The Stupid Gender
Work operates like an eraser on chance or luck. – Emi Kolawole
“Fortune favors the prepared mind.” “Make your own luck.” “Never tell me the odds.” Ok, the last one is more Han Solo than personal development, but there’s a strong thread of advice that comes down through the ages telling us that while we may be subject to the slings and arrows of outrageous fortune, we can often influence probabilities. I can’t control whether a hurricane hits the coast – but I can choose to live in the midwest, where we don’t have them.
Ms. Kolawole’s blog post from the Pop Tech: Rebellion conference in Camden, Maine takes this idea to an almost militant level – and that’s a good thing. She was inspired by the presentation of another powerful speaker, Regina Dugan, who delivered what Ms. Koloawole called “the girl-power message we need.” As a father of four girls, I was interested to see what it was. Turns out it was simply this: work. As she put it:
Work has no race, no gender — no boundaries. It is just a raw material we all have to give. There is love in work, and vice versa — there is dignity, strength and, yes, even salvation. There is power.
It’s no illusion that it’s harder for women to work in our culture. Whether it’s glass ceilings or wage discrepancies or rape culture in the workplace, the problems are prolific and almost insurmountable. It’s kind of a shame that the majority of the work being done to fix these problems is being done by women when it’s a problem that was created in a great part by men. You’d think more men would own up to the problem and actually try to fix it. Instead…we have things like #gamergate (note: if you have no idea what gamergate is, count yourself lucky and simply take my word for it that it is almost-but-not-quite masculinity’s most shameful manifestation of modern times).
Or we have moments like the Open Space I facilitated this last weekend in Seattle. One of the sessions proposed was “Where are all the female leaders?” I was not part of the discussion – my job was facilitation – but I did see the dozen or so people there in the session having a passionate conversation that lasted for hours. At the end of the day during the closing circle one of the participants said “It was amazing to be in that session – because there were men there, and they were feminists. It was so refreshing!” I’m happy, of course, that it was a good session – but how sad is it that the mere presence of a couple of men who believe in equality would be refreshing from the rest of life? Even in a city as supposedly liberal as Seattle?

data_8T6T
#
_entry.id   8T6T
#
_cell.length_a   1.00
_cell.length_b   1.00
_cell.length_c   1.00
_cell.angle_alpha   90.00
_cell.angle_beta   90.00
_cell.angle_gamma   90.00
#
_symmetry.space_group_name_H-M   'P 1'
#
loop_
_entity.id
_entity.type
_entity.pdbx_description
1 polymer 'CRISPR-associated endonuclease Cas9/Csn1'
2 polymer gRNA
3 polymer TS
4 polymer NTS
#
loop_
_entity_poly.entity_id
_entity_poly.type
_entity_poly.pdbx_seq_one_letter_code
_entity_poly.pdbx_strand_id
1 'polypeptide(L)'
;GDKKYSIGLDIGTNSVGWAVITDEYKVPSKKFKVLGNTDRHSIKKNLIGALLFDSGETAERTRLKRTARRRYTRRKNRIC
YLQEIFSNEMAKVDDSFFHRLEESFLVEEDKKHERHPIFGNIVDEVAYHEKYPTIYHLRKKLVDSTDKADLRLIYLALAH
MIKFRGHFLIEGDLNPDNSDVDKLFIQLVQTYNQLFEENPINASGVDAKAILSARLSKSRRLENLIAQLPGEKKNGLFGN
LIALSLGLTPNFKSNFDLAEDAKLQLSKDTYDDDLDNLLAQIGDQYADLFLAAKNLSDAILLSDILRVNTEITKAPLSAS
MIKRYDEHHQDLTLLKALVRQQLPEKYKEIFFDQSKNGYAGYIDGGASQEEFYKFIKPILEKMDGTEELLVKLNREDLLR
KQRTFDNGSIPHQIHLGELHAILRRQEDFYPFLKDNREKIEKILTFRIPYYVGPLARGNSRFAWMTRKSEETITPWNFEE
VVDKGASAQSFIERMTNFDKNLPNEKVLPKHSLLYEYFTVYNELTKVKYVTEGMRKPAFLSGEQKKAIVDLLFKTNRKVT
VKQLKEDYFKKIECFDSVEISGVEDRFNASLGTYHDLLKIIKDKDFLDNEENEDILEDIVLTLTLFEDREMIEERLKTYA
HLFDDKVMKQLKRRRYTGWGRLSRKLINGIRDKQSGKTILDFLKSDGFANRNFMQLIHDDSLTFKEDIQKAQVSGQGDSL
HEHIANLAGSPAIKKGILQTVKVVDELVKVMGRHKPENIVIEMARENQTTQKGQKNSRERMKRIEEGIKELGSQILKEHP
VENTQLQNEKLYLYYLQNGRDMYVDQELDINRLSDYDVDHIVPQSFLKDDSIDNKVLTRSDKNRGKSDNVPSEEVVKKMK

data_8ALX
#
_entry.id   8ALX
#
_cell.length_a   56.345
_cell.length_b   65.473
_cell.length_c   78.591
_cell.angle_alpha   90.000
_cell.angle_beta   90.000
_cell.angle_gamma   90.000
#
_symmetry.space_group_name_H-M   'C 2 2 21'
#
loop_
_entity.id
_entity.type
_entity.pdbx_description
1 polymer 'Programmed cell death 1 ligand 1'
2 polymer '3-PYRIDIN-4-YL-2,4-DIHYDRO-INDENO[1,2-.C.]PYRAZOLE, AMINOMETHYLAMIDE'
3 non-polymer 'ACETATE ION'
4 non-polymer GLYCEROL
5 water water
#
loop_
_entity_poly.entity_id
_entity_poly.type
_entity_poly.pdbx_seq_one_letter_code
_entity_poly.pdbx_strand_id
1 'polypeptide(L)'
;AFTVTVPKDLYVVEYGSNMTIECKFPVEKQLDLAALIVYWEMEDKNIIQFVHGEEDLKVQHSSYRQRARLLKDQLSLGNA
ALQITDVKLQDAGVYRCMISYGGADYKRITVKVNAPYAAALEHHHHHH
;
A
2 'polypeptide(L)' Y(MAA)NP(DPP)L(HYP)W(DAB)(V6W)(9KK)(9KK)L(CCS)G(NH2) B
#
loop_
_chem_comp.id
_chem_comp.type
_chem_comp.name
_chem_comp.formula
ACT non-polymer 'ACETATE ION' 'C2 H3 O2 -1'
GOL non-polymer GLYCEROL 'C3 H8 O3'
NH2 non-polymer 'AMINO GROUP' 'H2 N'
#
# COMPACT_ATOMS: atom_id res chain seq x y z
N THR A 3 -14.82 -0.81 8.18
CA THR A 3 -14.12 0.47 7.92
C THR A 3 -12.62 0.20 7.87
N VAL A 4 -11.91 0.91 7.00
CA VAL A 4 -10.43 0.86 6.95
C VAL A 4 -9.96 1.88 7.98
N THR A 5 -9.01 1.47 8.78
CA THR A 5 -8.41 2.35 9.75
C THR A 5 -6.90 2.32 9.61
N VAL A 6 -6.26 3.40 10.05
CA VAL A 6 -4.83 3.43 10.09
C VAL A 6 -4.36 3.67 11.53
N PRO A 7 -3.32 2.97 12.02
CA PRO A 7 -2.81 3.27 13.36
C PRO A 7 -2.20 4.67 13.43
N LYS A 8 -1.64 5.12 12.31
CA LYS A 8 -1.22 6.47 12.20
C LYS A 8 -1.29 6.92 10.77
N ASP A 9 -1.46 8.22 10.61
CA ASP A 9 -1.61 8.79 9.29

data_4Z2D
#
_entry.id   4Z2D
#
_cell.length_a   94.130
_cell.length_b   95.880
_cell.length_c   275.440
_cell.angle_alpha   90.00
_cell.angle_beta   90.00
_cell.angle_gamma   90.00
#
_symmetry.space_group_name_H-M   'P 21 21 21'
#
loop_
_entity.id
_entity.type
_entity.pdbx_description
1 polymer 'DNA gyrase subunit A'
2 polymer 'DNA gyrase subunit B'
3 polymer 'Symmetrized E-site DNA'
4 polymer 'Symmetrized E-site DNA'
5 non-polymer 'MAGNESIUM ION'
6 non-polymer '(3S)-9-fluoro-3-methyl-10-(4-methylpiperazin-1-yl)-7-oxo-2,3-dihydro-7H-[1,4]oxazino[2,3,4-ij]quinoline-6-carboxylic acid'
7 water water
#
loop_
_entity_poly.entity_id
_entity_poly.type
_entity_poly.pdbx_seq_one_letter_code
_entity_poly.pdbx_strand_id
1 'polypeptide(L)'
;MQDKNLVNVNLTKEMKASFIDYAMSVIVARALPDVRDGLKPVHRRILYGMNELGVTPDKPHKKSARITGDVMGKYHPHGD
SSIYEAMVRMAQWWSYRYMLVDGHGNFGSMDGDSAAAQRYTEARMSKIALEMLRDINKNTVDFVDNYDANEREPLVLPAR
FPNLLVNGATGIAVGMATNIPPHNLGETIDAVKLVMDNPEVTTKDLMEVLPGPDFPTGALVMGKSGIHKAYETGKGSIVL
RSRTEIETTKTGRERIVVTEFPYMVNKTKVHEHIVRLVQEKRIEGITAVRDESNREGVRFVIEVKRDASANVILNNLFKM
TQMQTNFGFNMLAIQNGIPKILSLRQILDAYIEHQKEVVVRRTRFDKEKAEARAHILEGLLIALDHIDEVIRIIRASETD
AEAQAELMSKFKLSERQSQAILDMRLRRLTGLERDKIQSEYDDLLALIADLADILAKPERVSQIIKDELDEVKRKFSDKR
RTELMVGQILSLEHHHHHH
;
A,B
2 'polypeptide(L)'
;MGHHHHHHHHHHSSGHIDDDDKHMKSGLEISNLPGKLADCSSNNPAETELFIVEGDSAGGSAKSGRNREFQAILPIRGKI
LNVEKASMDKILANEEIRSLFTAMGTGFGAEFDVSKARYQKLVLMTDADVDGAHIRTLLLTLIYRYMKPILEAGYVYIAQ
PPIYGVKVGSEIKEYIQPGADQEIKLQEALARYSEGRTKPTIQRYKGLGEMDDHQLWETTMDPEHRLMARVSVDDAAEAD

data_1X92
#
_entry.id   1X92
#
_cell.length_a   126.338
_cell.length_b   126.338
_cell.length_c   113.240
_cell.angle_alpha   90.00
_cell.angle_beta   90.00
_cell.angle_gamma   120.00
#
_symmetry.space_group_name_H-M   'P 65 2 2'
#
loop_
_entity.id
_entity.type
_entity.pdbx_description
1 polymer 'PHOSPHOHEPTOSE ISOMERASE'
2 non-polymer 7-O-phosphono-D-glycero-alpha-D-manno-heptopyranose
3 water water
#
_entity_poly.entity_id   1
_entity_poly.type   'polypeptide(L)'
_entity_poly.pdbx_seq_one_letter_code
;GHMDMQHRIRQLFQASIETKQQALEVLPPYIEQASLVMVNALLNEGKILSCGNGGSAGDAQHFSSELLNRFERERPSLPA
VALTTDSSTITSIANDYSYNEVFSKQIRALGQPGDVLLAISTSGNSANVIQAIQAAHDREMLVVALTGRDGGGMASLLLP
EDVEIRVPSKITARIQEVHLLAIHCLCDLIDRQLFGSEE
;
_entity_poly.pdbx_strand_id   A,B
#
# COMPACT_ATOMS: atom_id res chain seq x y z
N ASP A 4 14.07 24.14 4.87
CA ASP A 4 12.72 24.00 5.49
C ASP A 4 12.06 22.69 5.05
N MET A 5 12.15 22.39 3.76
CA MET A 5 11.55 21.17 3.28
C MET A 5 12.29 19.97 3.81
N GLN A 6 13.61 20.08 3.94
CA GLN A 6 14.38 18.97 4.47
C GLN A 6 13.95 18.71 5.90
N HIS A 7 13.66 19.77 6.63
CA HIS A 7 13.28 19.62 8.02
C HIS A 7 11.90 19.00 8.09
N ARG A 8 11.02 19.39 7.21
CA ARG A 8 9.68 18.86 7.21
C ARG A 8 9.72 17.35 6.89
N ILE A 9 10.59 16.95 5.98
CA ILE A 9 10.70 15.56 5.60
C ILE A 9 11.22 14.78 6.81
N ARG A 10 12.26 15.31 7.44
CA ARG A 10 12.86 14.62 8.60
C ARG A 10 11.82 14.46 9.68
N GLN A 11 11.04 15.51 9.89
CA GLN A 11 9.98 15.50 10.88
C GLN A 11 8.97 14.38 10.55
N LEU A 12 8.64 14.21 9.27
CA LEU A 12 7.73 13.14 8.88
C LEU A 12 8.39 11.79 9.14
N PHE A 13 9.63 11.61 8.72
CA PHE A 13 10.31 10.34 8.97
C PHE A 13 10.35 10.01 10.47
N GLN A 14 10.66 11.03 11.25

How much luck, my fellow men, are we managing to keep our world from by refusing to create an environment where more than half of the population can flourish and do meaningful work?
It’s a good question, but it’s not the point I wanted to make with this post.
The Fortune Filter
Part of the selfishness of men in regards to work comes, I believe, from an insecurity. It’s unfortunate that the etymology of the word “feminism” leads so many to believe that it’s only women who benefit from it – in the same way I have trouble writing about the “patriarchy” since I am a pater familias. Here’s a brief clarification, for those who may not be aware:
Patriarchy screws everybody over, men and women, just in different ways.
Feminism is about fixing that. For everybody.
If you don’t know those two things, you have some catching up to do.
One of the biggest ways men have been warped by the patriarchal system is through the idea of work. Success, success, success! You must be rich and powerful and the provider and if you aren’t – if, say, you want to stay home with your daughter and take care of her while your wife pays the rent – there is immense social pressure to look on yourself as a failure. Just look at the hit movies Mr. Mom or Three Men and a Baby or any “family” sitcom, where the jokes are based on the premise of men being incompetent when it came to raising kids or maintaining a household.
When I was a single Dad, the most useful magazine I read in terms of keeping up the home was “Working Mother.” It had great activity ideas, helpful articles on budget meals, on organizing closets and cupboards and more. It was great – except for the ads. Over an over they would reinforce this idea that the male is not suitable for housework – or, at most, was a nuisance to be covered up. I’m lucky – I have a father and grandfather who both were the epitome of masculinity and also cared for children and helped around the house.
But what do you do when you want to find work that will be fulfilling enough to get past that social stigma? What if you want to stay at home with your daughter while your partner works their job, or you want to stay at home and run your own business instead of working for “the man”?
I believe that the prolific Maria Popova inadvertently revealed the secret in her recent interview with Tim Ferriss. In it, she explained how she chooses the works that she curates on her blog:
“Does this illuminate the Grand Question that faces all of us: how to live well?” (emphasis added)
What if that were the criteria for all of our work? What if that was how we chose to decide what job to take, what clients to accept, what books and movies and music and more we chose to fill our lives?
I don’t know that it would work. I’m sure there would be many false starts. But I suspect that, when you came to the end of your days, you would not wish you had lived those choices differently. I believe that as philosophies go, you could do much worse.
Because we surely could all do much better.